Cassie Hawrysh

NO KEY - PUSH TO START

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Allow me to begin this entry with a Happy Christmas or perhaps Happy Hanukkah, or bright, sparkly wishes for any other multinational celebration that you and your family celebrated this month - and to round it out, "Merry Festivus to the rest of us!" :)

Now then, to fill in the missing gap from the last couple of weeks lets talk about ICC Race #4 in Winterberg, Germany, and a final week forerunning for the World Cup back in Calgary!

As promised in my last entry, Phrixus and I approached the line - his orange pan as shiny as ever, and me sporting a solid smile as I stared down the red light; waiting for it to change to green. 

The weather in the Hochsauerland district had been riddled with a massive amount of hoarfrost for our entire visit. While beautiful and magical looking it also insisted on blanketing everything. Everything! The track though, was well-maintained and for the most part, we had been given a good preview of what we could expect for race day.

Run 1, Head Coach Ivo placed my sled in the start groove and I dug my spikes into the ice to get us moving. My start unfortunately didn't have the technical soundness required for a sticky groove, and the time reflected this - but I made sure my drive was fairly sound. Just the same, the downtime wasn't what I had been chasing and I crossed the line in a time that would place me mid-pack. 

Returning to my sled during parc-ferme, I discovered a decent-sized scratch on my right runner. And while I can't say for sure where I picked it up, I can say no scratch is a fast scratch. As such, I requested my allotted tiny piece of sandpaper. The FIBT official informed me I was not to use it outside his dictated area and then proceeded to watch me like a hawk. He was so interested in my work that he went as far as to ask me if I was done yet, twice! His second inquiry must have illicit a specific look on my face because he quickly went to watch someone else fix a ding. I got out as much as I could, re-checked/set the rock on my sled and walked out of the fenced off area.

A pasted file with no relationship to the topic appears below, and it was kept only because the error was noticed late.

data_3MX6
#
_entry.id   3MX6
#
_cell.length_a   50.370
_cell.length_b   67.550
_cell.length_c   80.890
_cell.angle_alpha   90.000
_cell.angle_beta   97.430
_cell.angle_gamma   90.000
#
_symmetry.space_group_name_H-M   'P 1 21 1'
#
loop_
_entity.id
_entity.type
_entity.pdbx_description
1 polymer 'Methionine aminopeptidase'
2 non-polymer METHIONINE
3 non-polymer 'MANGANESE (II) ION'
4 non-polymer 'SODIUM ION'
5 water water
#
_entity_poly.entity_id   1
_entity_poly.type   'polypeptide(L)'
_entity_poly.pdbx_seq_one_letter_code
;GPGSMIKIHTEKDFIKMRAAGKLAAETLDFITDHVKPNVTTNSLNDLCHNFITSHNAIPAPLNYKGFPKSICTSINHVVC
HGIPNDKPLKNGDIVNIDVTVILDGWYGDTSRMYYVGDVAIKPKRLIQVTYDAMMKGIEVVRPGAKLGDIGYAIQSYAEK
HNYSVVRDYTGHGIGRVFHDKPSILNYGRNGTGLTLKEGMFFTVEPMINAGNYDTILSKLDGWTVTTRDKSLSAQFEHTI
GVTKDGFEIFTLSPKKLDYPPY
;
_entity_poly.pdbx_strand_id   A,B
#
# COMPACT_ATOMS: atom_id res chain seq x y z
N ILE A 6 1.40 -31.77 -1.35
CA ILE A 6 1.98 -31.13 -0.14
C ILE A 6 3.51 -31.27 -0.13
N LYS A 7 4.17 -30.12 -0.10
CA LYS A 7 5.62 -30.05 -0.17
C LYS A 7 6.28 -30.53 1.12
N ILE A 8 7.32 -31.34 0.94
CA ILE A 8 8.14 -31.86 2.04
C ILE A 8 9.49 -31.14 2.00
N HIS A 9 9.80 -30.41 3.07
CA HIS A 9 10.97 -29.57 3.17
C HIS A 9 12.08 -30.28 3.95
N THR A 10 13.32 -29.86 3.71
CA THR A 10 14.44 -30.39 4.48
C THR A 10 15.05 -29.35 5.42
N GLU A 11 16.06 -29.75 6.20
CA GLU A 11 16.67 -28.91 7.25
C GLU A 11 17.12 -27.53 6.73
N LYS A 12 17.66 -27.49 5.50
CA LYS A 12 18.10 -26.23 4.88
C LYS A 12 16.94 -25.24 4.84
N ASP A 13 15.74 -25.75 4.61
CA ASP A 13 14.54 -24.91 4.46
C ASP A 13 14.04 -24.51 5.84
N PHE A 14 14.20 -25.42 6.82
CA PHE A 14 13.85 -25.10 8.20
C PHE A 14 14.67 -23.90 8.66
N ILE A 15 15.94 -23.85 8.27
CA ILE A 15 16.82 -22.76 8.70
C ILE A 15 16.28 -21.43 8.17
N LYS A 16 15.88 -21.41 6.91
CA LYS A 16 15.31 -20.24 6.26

I recognized that I had done a bunch of things right Run 1. Thus, my plan for Run 2 was simple: find more in the push and let my sled go. "Letting it fly" as we refer to it, has never been a huge problem for me in the past ... but things have been very different since last year and it would be naive of me to proceed without recognizing my struggles both on and off the ice have played a part.

The ability and skill of truly relaxing on the sled is a massive part of success for a Skeleton Racer. Now, I'm not just talking about exhaling and holding on relaxed, I mean slack jaw, forehead soft, shoulders melting, a butt and legs like jello relaxed! And all this has to happen after you've demanded 100% energy and power as you push your steel and fibreglass tea-tray of a sled along a sheet of ice as you descend upon a mountain. 

Yeah ... no biggie. 


My name was called as the track was cleared. The push went much better. (It ended up being a Personal Best) I felt power in my feet, drive in my legs. The drive also cleaned up more - and I felt Phrixus pick up speed. I crossed the line with a much better downtime. I had to be pleased - and I was. It was just frustrating that my combined time had too much lost in it to climb more than one spot.